Keep Hillary Clinton in Mind When Enforcing Email Security Policies

 
 
By Wayne Rash  |  Posted 2016-01-09 Print this article Print
 
 
 
 
 
 
 
Email Security

NEWS ANALYSIS: Regardless of your politics, there are plenty of reasons to think of Hillary Clinton and U.S. Secretary of Defense Ashton Carter as poster children for bad email security.

Here it is nearly a year after the disclosure that former U.S. Secretary of State Hillary Clinton, currently seeking a new job, had violated a series of regulations about the use of government email and we're still seeing more damaging revelations.

Compounding the issue are recent reports that current U.S. Secretary of Defense Ashton Carter used his personal email account after he took office, even though he knew it was wrong. Why can't high government officials follow clearly-established policies for email security and preservation?

Ms. Clinton has claimed various excuses as to why she didn't use government email channels saying that it was more convenient to use her own, or that all of the other secretaries were doing it, or that she didn't use it for classified information, anyway.

Subsequent revelations have shown her claims to be inaccurate, but I'll leave it at that. Mr. Carter, who says he knew better, apparently used his personal email for expediency, because it was on his iPhone.

As entertaining as this political reality show may be in Washington, you really don't want your company to be like that. You especially don't want to find out that your key employees are carrying sensitive company information around on their personal phones, and you don't want to find out that information that's subject to compliance regulations is somehow showing up on Gmail.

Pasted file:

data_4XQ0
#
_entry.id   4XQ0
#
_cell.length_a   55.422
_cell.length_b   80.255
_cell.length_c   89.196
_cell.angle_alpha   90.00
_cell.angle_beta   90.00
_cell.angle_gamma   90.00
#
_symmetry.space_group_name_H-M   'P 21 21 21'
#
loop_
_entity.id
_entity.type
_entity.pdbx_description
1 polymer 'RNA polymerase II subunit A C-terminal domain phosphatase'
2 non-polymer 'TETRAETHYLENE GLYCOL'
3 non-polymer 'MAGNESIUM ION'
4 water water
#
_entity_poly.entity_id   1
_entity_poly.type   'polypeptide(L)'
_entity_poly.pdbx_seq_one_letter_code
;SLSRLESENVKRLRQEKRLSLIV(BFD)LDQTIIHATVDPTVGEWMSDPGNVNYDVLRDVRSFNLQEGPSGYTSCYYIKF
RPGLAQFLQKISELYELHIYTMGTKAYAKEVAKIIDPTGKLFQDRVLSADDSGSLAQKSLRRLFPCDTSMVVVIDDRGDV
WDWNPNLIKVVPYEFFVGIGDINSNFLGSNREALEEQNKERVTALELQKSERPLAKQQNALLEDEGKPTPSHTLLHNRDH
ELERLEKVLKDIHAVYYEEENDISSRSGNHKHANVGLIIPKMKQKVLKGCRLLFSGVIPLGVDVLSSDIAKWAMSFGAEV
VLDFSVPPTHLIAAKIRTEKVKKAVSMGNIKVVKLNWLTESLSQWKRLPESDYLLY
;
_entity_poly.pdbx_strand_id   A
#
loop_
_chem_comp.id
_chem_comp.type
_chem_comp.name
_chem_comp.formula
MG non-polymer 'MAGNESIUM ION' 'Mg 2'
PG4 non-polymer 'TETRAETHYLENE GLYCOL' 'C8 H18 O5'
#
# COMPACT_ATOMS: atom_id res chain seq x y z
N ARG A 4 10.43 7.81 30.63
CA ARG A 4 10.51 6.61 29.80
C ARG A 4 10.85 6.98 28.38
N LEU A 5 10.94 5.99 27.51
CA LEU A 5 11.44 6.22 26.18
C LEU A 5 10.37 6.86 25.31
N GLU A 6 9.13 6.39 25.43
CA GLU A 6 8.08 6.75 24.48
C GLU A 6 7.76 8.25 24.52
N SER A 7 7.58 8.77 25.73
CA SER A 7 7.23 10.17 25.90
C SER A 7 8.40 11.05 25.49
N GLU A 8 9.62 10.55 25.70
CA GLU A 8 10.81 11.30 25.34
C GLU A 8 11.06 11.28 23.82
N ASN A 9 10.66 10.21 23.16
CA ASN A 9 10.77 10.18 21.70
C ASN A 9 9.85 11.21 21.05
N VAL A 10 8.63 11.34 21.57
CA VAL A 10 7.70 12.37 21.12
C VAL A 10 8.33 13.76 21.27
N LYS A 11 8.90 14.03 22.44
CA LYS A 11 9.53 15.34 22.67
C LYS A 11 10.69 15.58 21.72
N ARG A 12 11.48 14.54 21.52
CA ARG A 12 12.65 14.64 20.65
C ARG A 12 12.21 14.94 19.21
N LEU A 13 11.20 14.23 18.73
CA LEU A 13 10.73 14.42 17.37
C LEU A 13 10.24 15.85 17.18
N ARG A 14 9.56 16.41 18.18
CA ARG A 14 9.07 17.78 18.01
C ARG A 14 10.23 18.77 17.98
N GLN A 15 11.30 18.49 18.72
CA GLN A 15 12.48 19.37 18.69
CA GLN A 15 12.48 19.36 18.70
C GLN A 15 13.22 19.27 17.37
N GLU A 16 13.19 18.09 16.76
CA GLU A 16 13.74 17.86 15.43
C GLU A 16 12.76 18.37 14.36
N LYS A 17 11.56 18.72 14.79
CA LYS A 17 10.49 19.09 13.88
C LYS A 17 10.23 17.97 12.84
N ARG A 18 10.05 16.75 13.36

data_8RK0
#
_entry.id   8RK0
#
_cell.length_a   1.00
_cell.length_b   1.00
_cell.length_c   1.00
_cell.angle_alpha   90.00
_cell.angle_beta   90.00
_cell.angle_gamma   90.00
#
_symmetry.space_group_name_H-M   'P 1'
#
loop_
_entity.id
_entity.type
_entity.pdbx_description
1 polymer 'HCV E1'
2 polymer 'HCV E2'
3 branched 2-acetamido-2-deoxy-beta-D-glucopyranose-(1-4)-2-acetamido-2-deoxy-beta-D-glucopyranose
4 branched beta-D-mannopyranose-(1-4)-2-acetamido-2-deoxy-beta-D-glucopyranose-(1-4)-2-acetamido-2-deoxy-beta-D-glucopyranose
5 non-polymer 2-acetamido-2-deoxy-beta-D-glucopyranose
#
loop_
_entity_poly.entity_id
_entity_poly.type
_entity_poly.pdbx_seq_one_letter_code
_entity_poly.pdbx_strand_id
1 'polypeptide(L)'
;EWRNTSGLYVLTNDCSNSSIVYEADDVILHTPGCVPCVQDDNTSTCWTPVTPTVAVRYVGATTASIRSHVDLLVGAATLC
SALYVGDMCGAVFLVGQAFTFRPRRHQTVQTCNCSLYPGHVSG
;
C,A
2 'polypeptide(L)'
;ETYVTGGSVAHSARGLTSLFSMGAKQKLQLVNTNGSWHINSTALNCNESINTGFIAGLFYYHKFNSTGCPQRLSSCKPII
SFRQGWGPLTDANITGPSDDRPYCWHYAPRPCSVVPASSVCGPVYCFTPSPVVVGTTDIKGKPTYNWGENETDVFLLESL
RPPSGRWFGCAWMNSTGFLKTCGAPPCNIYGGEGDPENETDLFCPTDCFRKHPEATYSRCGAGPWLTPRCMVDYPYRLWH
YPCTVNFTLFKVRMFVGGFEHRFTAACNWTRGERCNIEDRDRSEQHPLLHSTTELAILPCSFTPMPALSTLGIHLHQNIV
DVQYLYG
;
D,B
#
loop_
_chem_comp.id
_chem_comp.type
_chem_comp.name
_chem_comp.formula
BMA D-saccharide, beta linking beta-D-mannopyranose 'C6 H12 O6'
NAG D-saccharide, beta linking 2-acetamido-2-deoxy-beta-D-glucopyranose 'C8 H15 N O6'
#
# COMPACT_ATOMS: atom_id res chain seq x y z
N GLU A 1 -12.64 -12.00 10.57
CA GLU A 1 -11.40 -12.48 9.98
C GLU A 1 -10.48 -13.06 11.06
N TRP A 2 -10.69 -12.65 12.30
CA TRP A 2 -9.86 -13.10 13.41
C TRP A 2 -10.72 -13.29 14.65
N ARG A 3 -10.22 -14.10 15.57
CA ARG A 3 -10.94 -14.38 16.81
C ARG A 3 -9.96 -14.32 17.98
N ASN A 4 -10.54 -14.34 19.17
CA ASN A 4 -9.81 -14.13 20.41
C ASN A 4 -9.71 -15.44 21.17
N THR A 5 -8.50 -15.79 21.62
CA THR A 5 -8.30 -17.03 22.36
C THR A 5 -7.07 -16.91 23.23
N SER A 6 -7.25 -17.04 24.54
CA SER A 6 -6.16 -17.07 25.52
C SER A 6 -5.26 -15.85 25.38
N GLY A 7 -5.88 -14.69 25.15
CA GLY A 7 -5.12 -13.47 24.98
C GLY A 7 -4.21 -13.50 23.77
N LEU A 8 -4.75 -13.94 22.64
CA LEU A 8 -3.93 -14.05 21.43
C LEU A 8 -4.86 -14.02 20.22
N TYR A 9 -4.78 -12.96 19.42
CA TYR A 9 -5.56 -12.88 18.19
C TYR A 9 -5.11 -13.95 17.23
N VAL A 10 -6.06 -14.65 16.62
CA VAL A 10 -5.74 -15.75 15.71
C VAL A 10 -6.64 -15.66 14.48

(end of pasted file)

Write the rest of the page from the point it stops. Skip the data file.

This means that you need to examine your own email practices, and your company's practices and policies. In addition, you also need to pay attention to what your employees are actually doing and, if you see them violating your company email policy, you need to take corrective action.

Your company should have a communications policy in place. If it doesn't, it should set one up soon. If you really don't care where your company data goes or who has access to sensitive internal information, then you don't need a policy. But you might need a lawyer, sooner rather than later. While you have to decide what will work for your company's culture, there are a couple of things to keep in mind.

First, you need to reflect on your company's exposure to regulations for data protection. If you handle sensitive information that belongs to others, whether it's credit, health, financial or any other type of data that's subject to compliance rules, then you will need an email policy, and it needs to satisfy those compliance requirements. It needs to be in writing and it needs to be enforced.

Second, if your company has other sensitive information in the form of customer lists, inventory, trade secrets or personnel files, then you need a policy. While the loss of some of those items may not be illegal, it could cost you your business. The loss of sensitive personal information could attract the worst possible type of attention from unfriendly lawyers.

Third, every business handles money, usually lots of it that you need to keep safe—otherwise, you won't have any.



 
 
 
 
 
 
 
 
 
 
 
 
 

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